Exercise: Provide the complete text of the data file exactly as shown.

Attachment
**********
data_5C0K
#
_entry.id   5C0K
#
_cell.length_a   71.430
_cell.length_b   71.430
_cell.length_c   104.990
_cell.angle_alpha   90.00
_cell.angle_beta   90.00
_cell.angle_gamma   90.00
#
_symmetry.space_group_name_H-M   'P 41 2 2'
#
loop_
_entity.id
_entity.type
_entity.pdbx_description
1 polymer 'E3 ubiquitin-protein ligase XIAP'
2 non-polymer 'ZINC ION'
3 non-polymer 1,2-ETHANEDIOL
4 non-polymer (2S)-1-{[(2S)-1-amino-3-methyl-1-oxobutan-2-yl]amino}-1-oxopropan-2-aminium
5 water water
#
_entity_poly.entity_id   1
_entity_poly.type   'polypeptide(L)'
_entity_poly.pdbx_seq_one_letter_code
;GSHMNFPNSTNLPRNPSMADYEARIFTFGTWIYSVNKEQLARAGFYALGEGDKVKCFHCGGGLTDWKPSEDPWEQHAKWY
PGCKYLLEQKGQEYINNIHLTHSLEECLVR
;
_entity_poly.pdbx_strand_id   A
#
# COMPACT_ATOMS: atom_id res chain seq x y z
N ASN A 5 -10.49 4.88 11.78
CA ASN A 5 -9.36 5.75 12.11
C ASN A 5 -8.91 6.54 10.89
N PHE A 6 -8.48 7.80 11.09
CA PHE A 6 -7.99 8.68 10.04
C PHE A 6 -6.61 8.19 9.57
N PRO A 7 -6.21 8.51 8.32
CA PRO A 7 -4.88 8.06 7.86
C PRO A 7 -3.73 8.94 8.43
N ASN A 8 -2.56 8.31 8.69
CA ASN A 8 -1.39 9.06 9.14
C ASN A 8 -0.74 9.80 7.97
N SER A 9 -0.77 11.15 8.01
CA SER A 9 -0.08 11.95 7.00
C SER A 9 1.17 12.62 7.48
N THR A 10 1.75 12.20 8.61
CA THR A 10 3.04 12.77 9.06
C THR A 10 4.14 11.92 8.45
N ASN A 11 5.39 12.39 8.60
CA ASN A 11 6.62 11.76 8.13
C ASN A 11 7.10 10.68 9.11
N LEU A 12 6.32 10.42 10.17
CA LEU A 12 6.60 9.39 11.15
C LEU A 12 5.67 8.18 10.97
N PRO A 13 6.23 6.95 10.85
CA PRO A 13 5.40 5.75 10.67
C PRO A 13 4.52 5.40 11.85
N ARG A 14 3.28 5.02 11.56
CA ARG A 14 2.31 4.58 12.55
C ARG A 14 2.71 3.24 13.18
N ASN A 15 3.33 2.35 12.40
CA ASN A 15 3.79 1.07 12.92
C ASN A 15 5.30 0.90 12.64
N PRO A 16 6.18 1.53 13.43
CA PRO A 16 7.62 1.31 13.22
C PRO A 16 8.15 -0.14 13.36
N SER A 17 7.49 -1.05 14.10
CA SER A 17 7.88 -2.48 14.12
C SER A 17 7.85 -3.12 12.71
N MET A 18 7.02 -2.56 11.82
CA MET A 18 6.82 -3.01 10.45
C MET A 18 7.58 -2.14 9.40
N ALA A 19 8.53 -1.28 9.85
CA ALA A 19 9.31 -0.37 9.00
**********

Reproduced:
data_5C0K
#
_entry.id   5C0K
#
_cell.length_a   71.430
_cell.length_b   71.430
_cell.length_c   104.990
_cell.angle_alpha   90.00
_cell.angle_beta   90.00
_cell.angle_gamma   90.00
#
_symmetry.space_group_name_H-M   'P 41 2 2'
#
loop_
_entity.id
_entity.type
_entity.pdbx_description
1 polymer 'E3 ubiquitin-protein ligase XIAP'
2 non-polymer 'ZINC ION'
3 non-polymer 1,2-ETHANEDIOL
4 non-polymer (2S)-1-{[(2S)-1-amino-3-methyl-1-oxobutan-2-yl]amino}-1-oxopropan-2-aminium
5 water water
#
_entity_poly.entity_id   1
_entity_poly.type   'polypeptide(L)'
_entity_poly.pdbx_seq_one_letter_code
;GSHMNFPNSTNLPRNPSMADYEARIFTFGTWIYSVNKEQLARAGFYALGEGDKVKCFHCGGGLTDWKPSEDPWEQHAKWY
PGCKYLLEQKGQEYINNIHLTHSLEECLVR
;
_entity_poly.pdbx_strand_id   A
#
# COMPACT_ATOMS: atom_id res chain seq x y z
N ASN A 5 -10.49 4.88 11.78
CA ASN A 5 -9.36 5.75 12.11
C ASN A 5 -8.91 6.54 10.89
N PHE A 6 -8.48 7.80 11.09
CA PHE A 6 -7.99 8.68 10.04
C PHE A 6 -6.61 8.19 9.57
N PRO A 7 -6.21 8.51 8.32
CA PRO A 7 -4.88 8.06 7.86
C PRO A 7 -3.73 8.94 8.43
N ASN A 8 -2.56 8.31 8.69
CA ASN A 8 -1.39 9.06 9.14
C ASN A 8 -0.74 9.80 7.97
N SER A 9 -0.77 11.15 8.01
CA SER A 9 -0.08 11.95 7.00
C SER A 9 1.17 12.62 7.48
N THR A 10 1.75 12.20 8.61
CA THR A 10 3.04 12.77 9.06
C THR A 10 4.14 11.92 8.45
N ASN A 11 5.39 12.39 8.60
CA ASN A 11 6.62 11.76 8.13
C ASN A 11 7.10 10.68 9.11
N LEU A 12 6.32 10.42 10.17
CA LEU A 12 6.60 9.39 11.15
C LEU A 12 5.67 8.18 10.97
N PRO A 13 6.23 6.95 10.85
CA PRO A 13 5.40 5.75 10.67
C PRO A 13 4.52 5.40 11.85
N ARG A 14 3.28 5.02 11.56
CA ARG A 14 2.31 4.58 12.55
C ARG A 14 2.71 3.24 13.18
N ASN A 15 3.33 2.35 12.40
CA ASN A 15 3.79 1.07 12.92
C ASN A 15 5.30 0.90 12.64
N PRO A 16 6.18 1.53 13.43
CA PRO A 16 7.62 1.31 13.22
C PRO A 16 8.15 -0.14 13.36
N SER A 17 7.49 -1.05 14.10
CA SER A 17 7.88 -2.48 14.12
C SER A 17 7.85 -3.12 12.71
N MET A 18 7.02 -2.56 11.82
CA MET A 18 6.82 -3.01 10.45
C MET A 18 7.58 -2.14 9.40
N ALA A 19 8.53 -1.28 9.85
CA ALA A 19 9.31 -0.37 9.00